Technological languages cannot be irrelevant to the lives of the general public hence these languages must be integrated with the development of their speakers (Pütz, 1995). He continues to say that the people should not be considered as passive beneficiaries of technical and scientific terms. Pütz (1995) established that “because change in technology is both response to social change and an agent of social change technological languages must lead to the intellectual liberation of people” (p. 87). In this view if the role of technical language is accepted it means that language theory must be directed to meet the needs of the current technological innovations in order to fulfill the needs of the community (Pütz, 1995).
According to Pütz (1995) in the present circumstances the priority level in technological language should not be between scientists and technologists but between technically trained people and lay people. Pütz (1995) also indicated that “schools should be recognized as an important agent in the dissemination of technical language and knowledge skills” (p. 88). Also considering the fact that there might be little sense in focusing technological language some principles in scientific and technical research theory can be relaxed.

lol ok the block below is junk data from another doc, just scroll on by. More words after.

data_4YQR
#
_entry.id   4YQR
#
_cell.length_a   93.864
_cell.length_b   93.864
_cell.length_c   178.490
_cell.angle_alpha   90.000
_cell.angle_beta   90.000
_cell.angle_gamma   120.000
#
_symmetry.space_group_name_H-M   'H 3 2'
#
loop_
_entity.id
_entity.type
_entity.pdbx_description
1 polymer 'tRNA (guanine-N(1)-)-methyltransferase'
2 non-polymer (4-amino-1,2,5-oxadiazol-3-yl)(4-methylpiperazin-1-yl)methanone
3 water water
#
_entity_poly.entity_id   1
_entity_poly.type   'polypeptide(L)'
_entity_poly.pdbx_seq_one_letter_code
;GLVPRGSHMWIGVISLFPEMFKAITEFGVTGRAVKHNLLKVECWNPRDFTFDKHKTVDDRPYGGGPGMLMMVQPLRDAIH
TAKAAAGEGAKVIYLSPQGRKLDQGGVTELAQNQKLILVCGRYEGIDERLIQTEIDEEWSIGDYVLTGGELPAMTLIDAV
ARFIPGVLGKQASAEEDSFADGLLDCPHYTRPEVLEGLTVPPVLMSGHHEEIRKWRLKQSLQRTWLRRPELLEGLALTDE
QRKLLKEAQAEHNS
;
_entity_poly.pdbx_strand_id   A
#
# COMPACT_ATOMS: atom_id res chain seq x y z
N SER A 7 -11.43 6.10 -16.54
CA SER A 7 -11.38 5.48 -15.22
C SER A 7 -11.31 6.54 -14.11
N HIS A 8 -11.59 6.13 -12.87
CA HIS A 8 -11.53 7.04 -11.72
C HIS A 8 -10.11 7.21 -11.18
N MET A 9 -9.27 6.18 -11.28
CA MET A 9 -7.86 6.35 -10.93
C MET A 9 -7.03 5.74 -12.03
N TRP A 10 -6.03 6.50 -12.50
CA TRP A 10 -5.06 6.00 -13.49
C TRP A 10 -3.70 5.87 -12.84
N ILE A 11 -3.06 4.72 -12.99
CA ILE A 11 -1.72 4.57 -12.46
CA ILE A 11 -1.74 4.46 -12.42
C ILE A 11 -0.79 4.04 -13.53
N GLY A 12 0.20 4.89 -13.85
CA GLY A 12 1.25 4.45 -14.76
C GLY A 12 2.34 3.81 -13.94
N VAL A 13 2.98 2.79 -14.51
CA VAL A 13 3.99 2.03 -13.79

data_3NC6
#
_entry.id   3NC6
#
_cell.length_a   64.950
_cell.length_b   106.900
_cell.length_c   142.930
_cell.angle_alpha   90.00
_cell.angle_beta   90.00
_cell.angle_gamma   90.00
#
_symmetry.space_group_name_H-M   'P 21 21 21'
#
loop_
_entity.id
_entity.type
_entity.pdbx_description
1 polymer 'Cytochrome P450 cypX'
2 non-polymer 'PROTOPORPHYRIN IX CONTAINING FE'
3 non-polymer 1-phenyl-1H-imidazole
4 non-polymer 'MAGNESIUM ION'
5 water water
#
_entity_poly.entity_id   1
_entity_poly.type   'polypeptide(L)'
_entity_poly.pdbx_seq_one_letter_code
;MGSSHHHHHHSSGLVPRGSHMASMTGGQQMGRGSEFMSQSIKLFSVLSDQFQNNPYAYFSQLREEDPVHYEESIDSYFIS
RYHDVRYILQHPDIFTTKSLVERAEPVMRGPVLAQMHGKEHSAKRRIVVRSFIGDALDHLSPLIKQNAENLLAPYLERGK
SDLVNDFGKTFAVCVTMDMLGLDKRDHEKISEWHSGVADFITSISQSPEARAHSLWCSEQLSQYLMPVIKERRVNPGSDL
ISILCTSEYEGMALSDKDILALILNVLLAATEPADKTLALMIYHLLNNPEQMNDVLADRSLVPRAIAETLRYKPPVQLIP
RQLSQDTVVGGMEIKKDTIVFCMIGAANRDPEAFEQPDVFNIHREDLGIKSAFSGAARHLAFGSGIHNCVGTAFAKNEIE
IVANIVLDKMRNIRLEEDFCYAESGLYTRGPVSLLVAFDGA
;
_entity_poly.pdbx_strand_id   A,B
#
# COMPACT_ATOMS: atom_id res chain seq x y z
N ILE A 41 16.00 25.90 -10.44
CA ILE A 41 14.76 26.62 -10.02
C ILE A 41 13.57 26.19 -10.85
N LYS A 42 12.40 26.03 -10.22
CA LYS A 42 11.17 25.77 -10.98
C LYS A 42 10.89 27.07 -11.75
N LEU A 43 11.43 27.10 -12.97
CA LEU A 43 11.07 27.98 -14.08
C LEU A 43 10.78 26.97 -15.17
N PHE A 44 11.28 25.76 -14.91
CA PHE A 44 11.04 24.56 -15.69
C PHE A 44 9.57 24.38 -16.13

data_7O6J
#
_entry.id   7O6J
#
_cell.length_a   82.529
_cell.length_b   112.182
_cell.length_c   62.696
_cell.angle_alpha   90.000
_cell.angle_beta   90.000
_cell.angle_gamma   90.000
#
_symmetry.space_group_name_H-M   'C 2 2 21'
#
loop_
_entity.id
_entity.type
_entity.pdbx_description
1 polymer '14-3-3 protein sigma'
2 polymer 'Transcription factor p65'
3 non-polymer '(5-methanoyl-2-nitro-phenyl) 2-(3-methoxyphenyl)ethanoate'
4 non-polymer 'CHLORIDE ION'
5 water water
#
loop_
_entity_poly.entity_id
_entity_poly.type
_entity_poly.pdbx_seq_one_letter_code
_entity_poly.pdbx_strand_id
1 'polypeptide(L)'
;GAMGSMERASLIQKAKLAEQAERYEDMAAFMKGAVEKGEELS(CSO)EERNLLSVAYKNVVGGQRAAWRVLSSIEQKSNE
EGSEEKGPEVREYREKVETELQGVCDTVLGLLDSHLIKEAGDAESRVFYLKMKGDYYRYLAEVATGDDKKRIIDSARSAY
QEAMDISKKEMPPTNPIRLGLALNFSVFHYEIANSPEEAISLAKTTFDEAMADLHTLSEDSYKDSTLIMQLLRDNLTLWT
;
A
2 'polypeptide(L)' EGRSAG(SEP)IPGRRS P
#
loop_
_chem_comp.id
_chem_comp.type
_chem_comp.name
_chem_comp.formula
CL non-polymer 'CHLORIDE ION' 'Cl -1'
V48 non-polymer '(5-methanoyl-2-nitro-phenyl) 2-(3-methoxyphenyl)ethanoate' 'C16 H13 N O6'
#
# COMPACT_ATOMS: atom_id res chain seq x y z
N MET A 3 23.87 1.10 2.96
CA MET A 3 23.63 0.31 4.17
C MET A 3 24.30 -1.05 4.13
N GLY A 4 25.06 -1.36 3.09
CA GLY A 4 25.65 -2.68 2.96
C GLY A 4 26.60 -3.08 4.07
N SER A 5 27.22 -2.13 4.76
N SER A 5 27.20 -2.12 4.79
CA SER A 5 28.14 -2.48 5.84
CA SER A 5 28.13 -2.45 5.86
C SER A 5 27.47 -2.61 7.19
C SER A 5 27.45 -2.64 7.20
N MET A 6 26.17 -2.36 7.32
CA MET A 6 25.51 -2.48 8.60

What does Al Hester’s research indicated on the problems and patterns of the flow of international news, especially between developing and developed countries? Give your answer within the framework of his hypotheses on the subject.
Wallis & Baran (1990) says that Al Hesters found out that it makes little difference on which of the networks used in the flow of international news. There are national and systematic differences enumerated above not to mention the logistical problems of acquiring tapes and transcripts from different countries (Wallis & Baran, 1990). Mowlana (1997) on the other hand argues that international news flows from the center; the north or the west by way of their dominant agencies that is the flow is vertical from the developed to developing nations.